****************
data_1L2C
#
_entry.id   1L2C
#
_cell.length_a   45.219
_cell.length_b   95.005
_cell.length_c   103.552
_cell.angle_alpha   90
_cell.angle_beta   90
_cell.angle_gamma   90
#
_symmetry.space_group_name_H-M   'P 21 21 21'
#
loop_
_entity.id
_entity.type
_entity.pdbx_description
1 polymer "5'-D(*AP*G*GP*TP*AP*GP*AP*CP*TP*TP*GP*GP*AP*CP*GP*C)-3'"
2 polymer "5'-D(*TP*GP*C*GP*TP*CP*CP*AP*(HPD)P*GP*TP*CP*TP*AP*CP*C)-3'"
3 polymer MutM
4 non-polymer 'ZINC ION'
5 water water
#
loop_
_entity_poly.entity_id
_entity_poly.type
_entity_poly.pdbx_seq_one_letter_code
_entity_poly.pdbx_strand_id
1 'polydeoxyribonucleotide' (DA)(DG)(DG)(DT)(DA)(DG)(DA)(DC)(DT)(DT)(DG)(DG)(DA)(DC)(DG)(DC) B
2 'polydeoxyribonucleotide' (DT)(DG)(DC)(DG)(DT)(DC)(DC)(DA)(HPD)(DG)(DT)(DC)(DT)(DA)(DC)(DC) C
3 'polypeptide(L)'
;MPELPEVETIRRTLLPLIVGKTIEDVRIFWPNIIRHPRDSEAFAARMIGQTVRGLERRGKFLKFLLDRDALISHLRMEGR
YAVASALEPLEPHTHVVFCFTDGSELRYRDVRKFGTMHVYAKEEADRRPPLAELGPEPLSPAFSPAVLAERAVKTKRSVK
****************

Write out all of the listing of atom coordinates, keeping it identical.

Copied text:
data_1L2C
#
_entry.id   1L2C
#
_cell.length_a   45.219
_cell.length_b   95.005
_cell.length_c   103.552
_cell.angle_alpha   90
_cell.angle_beta   90
_cell.angle_gamma   90
#
_symmetry.space_group_name_H-M   'P 21 21 21'
#
loop_
_entity.id
_entity.type
_entity.pdbx_description
1 polymer "5'-D(*AP*G*GP*TP*AP*GP*AP*CP*TP*TP*GP*GP*AP*CP*GP*C)-3'"
2 polymer "5'-D(*TP*GP*C*GP*TP*CP*CP*AP*(HPD)P*GP*TP*CP*TP*AP*CP*C)-3'"
3 polymer MutM
4 non-polymer 'ZINC ION'
5 water water
#
loop_
_entity_poly.entity_id
_entity_poly.type
_entity_poly.pdbx_seq_one_letter_code
_entity_poly.pdbx_strand_id
1 'polydeoxyribonucleotide' (DA)(DG)(DG)(DT)(DA)(DG)(DA)(DC)(DT)(DT)(DG)(DG)(DA)(DC)(DG)(DC) B
2 'polydeoxyribonucleotide' (DT)(DG)(DC)(DG)(DT)(DC)(DC)(DA)(HPD)(DG)(DT)(DC)(DT)(DA)(DC)(DC) C
3 'polypeptide(L)'
;MPELPEVETIRRTLLPLIVGKTIEDVRIFWPNIIRHPRDSEAFAARMIGQTVRGLERRGKFLKFLLDRDALISHLRMEGR
YAVASALEPLEPHTHVVFCFTDGSELRYRDVRKFGTMHVYAKEEADRRPPLAELGPEPLSPAFSPAVLAERAVKTKRSVK